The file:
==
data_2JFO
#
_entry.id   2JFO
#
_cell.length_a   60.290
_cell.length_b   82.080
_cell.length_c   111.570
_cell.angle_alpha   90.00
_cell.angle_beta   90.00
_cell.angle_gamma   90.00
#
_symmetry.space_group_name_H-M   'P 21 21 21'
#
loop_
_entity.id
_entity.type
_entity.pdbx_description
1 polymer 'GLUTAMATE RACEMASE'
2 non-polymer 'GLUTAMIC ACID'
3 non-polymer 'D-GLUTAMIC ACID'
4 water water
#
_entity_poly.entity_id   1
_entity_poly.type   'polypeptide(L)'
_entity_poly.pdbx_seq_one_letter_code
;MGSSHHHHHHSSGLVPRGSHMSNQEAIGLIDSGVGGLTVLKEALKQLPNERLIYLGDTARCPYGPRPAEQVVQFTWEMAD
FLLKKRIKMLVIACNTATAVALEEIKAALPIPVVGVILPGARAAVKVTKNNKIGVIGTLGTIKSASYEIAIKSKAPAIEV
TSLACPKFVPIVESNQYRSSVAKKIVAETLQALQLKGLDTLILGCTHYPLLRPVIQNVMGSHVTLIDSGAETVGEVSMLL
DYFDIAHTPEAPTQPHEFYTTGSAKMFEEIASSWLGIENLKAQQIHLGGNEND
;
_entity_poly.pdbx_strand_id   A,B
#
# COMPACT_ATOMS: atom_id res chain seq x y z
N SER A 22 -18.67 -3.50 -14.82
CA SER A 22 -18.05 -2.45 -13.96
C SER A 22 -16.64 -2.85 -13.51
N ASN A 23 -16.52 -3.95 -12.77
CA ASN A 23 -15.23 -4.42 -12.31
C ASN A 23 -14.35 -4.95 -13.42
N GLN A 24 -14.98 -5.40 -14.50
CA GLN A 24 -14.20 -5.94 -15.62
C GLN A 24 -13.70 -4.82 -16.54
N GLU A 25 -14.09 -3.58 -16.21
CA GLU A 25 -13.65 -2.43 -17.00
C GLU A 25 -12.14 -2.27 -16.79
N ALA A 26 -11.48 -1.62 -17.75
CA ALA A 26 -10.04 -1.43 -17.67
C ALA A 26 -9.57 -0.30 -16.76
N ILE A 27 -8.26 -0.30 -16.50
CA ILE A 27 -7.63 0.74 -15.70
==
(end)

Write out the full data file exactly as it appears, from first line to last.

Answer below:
data_2JFO
#
_entry.id   2JFO
#
_cell.length_a   60.290
_cell.length_b   82.080
_cell.length_c   111.570
_cell.angle_alpha   90.00
_cell.angle_beta   90.00
_cell.angle_gamma   90.00
#
_symmetry.space_group_name_H-M   'P 21 21 21'
#
loop_
_entity.id
_entity.type
_entity.pdbx_description
1 polymer 'GLUTAMATE RACEMASE'
2 non-polymer 'GLUTAMIC ACID'
3 non-polymer 'D-GLUTAMIC ACID'
4 water water
#
_entity_poly.entity_id   1
_entity_poly.type   'polypeptide(L)'
_entity_poly.pdbx_seq_one_letter_code
;MGSSHHHHHHSSGLVPRGSHMSNQEAIGLIDSGVGGLTVLKEALKQLPNERLIYLGDTARCPYGPRPAEQVVQFTWEMAD
FLLKKRIKMLVIACNTATAVALEEIKAALPIPVVGVILPGARAAVKVTKNNKIGVIGTLGTIKSASYEIAIKSKAPAIEV
TSLACPKFVPIVESNQYRSSVAKKIVAETLQALQLKGLDTLILGCTHYPLLRPVIQNVMGSHVTLIDSGAETVGEVSMLL
DYFDIAHTPEAPTQPHEFYTTGSAKMFEEIASSWLGIENLKAQQIHLGGNEND
;
_entity_poly.pdbx_strand_id   A,B
#
# COMPACT_ATOMS: atom_id res chain seq x y z
N SER A 22 -18.67 -3.50 -14.82
CA SER A 22 -18.05 -2.45 -13.96
C SER A 22 -16.64 -2.85 -13.51
N ASN A 23 -16.52 -3.95 -12.77
CA ASN A 23 -15.23 -4.42 -12.31
C ASN A 23 -14.35 -4.95 -13.42
N GLN A 24 -14.98 -5.40 -14.50
CA GLN A 24 -14.20 -5.94 -15.62
C GLN A 24 -13.70 -4.82 -16.54
N GLU A 25 -14.09 -3.58 -16.21
CA GLU A 25 -13.65 -2.43 -17.00
C GLU A 25 -12.14 -2.27 -16.79
N ALA A 26 -11.48 -1.62 -17.75
CA ALA A 26 -10.04 -1.43 -17.67
C ALA A 26 -9.57 -0.30 -16.76
N ILE A 27 -8.26 -0.30 -16.50
CA ILE A 27 -7.63 0.74 -15.70